By Ray Stern
By Ray Stern
By New Times
By Amy Silverman
By Stephen Lemons
By Stephen Lemons
By Monica Alonzo
By Chris Parker
Debt has long been an addiction of Arizona Governor J. Fife Symington III.
Symington's fondness for borrowing dates back more than 23 years, when his first marriage ended with Maricopa County divorce records stating that Symington had accumulated heavy debts and wasn't "gainfully" employed.
More recently, Symington has relied repeatedly on his mother and wife to bail him out of one financial jam after another, ranging from political campaigns to legal fees to personal bank loans.
Symington's reliance on debt has left a long paper trail for creditors examining his financial records inthewake of his September 20 filingforChapter 7 bankruptcy protection. After years of Symington's refusing torelease personal financial records, some key documents are surfacing.
The records reveal that Symington repeatedly promised to repay huge personal debts, only to renege and foist the burden onto others.
When Symington's former wife, Leslie Barker Symington, filed for divorce on October 4, 1972, she claimed Symington had accumulated heavy indebtedness, including a $130,000 "demand note held by Mellon National Bank."
Mellon Bank has long been the trustee for Symington's four family trust funds, which contain 15 blue-chip stocks worth about $830,000. The governor says he has dipped into the funds in recent years to pay legal and accounting fees.
Sometimes, Symington turned to the trust funds for far more mundane matters.
The governor, who projected himself to voters during his first run for office in1990 as a successful developer, wasapparently strapped for cash in November 1989. He sought a special disbursement from his trust funds for a kitchen addition, according to notes from an FBI interview with his former secretary.
Valley National Bank, now Bank One, became a haven for Symington as his real estate holdings collapsed in the late 1980s. Bank One continued lending money to Symington, one loan after another, even after the governor failed to repay earlier loans, federal bankruptcy records show.
At first, Bank One seemed to put some credence into the value of Symington's real estate projects. In November 1989, Bank One extended an 18-month, $893,324 loan to Symington, secured by Symington's partnership interest in the Esplanade development.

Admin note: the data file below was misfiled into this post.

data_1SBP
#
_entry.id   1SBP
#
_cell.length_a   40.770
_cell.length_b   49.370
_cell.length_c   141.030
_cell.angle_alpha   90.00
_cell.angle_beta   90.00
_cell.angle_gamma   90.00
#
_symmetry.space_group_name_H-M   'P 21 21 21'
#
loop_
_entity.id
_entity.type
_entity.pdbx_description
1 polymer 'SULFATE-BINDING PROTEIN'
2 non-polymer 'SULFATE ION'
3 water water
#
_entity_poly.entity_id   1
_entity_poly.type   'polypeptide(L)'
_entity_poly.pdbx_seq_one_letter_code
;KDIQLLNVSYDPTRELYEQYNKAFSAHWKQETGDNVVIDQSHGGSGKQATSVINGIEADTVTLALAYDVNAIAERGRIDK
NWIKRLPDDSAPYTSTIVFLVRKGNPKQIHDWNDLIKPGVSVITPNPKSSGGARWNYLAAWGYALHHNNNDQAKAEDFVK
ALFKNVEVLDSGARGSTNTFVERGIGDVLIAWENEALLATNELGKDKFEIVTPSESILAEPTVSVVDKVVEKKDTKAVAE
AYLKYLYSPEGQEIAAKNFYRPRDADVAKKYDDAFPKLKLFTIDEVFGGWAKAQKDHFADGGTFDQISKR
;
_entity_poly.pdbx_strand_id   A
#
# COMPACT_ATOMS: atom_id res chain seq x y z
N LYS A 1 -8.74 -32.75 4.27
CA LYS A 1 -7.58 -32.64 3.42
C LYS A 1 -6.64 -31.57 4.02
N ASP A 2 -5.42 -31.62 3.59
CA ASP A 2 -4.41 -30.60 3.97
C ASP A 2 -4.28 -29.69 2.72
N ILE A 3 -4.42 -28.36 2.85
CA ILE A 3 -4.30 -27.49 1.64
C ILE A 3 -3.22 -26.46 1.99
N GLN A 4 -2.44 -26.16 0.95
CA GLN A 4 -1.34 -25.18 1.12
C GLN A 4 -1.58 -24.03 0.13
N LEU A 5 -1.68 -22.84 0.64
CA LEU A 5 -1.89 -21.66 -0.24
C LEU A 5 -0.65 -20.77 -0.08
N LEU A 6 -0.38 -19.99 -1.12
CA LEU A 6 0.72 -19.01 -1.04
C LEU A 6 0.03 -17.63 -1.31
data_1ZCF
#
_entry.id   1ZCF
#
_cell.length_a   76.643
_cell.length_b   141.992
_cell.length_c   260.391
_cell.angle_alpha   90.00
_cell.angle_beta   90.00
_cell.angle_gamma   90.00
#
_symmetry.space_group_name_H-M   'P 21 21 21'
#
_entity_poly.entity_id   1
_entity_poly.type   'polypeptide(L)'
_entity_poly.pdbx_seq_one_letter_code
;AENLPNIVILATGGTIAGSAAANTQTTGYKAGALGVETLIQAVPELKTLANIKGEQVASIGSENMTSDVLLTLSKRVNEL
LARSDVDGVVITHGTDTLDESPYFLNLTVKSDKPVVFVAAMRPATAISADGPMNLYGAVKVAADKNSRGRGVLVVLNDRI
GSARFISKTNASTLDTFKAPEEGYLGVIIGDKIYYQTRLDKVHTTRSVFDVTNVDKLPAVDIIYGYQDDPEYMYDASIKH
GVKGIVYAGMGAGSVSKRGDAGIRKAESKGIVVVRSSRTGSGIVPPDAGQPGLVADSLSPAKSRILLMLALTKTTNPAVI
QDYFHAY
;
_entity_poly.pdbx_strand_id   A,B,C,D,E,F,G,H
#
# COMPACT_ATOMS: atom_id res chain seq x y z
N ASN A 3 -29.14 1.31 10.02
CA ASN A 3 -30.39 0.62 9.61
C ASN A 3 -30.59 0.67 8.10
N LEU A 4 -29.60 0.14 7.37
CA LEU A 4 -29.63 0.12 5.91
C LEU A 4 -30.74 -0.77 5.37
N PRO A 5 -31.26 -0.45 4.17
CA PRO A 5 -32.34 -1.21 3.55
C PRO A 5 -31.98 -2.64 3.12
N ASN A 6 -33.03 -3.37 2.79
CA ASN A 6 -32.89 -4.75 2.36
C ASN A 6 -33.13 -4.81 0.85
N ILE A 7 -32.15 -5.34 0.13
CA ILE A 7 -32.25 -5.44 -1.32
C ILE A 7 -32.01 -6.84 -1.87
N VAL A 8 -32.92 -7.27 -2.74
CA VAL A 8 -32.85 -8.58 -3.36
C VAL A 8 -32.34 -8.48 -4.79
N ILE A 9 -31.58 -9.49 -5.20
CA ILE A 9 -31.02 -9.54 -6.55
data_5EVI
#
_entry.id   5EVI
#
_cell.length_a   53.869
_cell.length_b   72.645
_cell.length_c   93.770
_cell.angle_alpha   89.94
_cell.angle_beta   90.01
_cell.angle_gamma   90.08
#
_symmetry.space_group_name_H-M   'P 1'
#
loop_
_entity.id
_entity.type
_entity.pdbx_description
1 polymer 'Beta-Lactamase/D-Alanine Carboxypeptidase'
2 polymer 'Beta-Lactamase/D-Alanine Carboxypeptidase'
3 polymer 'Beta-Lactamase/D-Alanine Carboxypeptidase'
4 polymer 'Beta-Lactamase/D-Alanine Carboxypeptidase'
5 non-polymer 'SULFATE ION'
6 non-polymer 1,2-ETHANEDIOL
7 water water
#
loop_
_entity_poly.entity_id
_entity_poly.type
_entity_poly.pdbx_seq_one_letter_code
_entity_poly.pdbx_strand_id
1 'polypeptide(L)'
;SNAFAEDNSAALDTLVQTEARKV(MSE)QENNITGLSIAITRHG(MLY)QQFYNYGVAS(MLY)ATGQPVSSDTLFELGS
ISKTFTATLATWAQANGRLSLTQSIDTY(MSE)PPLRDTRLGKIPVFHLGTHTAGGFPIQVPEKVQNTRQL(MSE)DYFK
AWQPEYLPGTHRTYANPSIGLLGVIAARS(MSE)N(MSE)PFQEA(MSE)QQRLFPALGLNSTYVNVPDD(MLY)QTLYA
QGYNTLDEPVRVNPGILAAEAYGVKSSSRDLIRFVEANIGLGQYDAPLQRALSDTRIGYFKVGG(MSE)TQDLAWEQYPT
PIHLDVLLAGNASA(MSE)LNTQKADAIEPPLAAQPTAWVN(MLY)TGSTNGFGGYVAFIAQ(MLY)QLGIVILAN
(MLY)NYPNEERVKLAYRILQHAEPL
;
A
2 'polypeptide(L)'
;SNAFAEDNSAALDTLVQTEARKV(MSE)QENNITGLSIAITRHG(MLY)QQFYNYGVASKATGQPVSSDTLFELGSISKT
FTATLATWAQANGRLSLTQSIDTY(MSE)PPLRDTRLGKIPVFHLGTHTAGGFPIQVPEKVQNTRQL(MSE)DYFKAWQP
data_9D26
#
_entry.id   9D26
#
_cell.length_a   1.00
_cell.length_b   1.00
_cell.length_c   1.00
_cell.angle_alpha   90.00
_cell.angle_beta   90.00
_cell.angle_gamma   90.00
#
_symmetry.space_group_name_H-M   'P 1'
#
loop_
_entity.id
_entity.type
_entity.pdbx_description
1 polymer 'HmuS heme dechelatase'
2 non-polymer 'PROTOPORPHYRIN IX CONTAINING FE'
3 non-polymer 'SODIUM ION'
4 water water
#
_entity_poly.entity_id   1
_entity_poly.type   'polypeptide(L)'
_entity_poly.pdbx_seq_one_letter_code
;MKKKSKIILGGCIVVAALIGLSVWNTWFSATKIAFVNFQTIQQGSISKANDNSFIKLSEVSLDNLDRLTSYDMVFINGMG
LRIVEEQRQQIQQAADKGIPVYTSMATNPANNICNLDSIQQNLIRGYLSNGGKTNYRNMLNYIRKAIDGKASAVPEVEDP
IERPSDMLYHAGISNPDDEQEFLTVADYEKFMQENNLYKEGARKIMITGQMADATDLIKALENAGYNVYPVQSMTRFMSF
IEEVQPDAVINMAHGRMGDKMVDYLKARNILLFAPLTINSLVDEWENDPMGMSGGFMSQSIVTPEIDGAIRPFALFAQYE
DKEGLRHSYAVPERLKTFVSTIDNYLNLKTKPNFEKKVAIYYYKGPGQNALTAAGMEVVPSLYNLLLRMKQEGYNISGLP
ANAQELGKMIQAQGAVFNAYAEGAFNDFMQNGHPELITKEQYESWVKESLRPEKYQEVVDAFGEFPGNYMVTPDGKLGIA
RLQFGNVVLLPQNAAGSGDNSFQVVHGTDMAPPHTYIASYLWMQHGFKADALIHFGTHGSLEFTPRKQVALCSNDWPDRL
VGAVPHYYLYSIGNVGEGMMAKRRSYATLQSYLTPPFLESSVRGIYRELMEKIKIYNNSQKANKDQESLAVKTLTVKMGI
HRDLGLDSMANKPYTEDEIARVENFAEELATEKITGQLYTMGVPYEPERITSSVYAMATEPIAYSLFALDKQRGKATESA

Four months later, as Symington's gubernatorial campaign was getting off the ground, he was back at Bank One's door asking for more money, this time $600,000. The March 2, 1990, loan was supposed to be short-term, with repayment coming a month before the general election.
But when the due date came, Republican nominee Symington asked for the loan to be extended--by five years. Bank One agreed, but demanded that Symington come up with a $300,000 irrevocable letter of credit. By November 15, 1990, Symington had arranged for the letter ofcredit from his mother's bank in Baltimore, the Mercantile-Safe Deposit &Trust Company, to be delivered to Bank One.
It is uncertain whether the letter of credit was issued by Symington's mother. But records show that Martha Frick Symington used the Mercantile bank to funnel about $670,000 in "loans" to her son while he was running for governor.
Symington says the loans from his mother were later purchased by his wife, Ann, who, in turn, forgave her husband's debt. Ann's generosity didn't stop there. She also forgave about $625,000 worth of her own personal loans to Symington for his 1990 campaign and another $40,000 in loans tied to the 1994 election.
Twenty-one months after obtaining theMarch 2, 1990, Bank One loan for $600,000--and ten months into his first term as governor--Symington was back at Bank One's doorstep seeking more money.
How did Bank One fare on its loans to the governor?
Symington owes $783,000 on the $893,000 loan and $180,000 on the $210,000 note, according to bankruptcy court records. It is unknown whether Symington actually paid anything on theloans. The governor's personal financial statements filed with the secretary ofstate indicate that Bank One haswritten down the value of the two loans.
The $600,000 loan, meanwhile, is down to $238,000. But that doesn't include the $300,000 letter of credit that Bank One executed. And, like the other two loans, state records indicate Bank One wrote down some of this loan, as well.
At the same time Symington was obtaining funds from his mother, thegovernor was hitting up his wife forabout $250,000 to cover his mounting legal fees. This wasinaddition to her hefty personal loans that funded his campaigns.
Ann Symington paid more than $200,000 in legal fees to Symington's Washington, D.C., attorney, John Dowd, the governor said during his October 31 debtor's examination. In exchange for the payment, Symington says he has given his wife personal belongings such as jewelry, books and art.
The bankruptcy trustee, Louis A. Movitz, isn't buying Symington's contention that the transfer of his personal assets to his wife was a bona fide exchange. The trustee says the deal appears to be a fraudulent attempt by Symington to transfer his assets out of the bankruptcy estate, an assertion Symington's attorneys deny.
Ann Symington is not part of the governor's bankruptcy case. The couple claim they have maintained separate property since the signing of an antenuptial agreement several days before their February 1976 wedding.
Creditors, primarily a consortium of union pension funds seeking repayment of an $11.5 million judgment against Symington, are seeking to prove the governor and his wife commingled theirassets and created community property which might be used to pay off debts.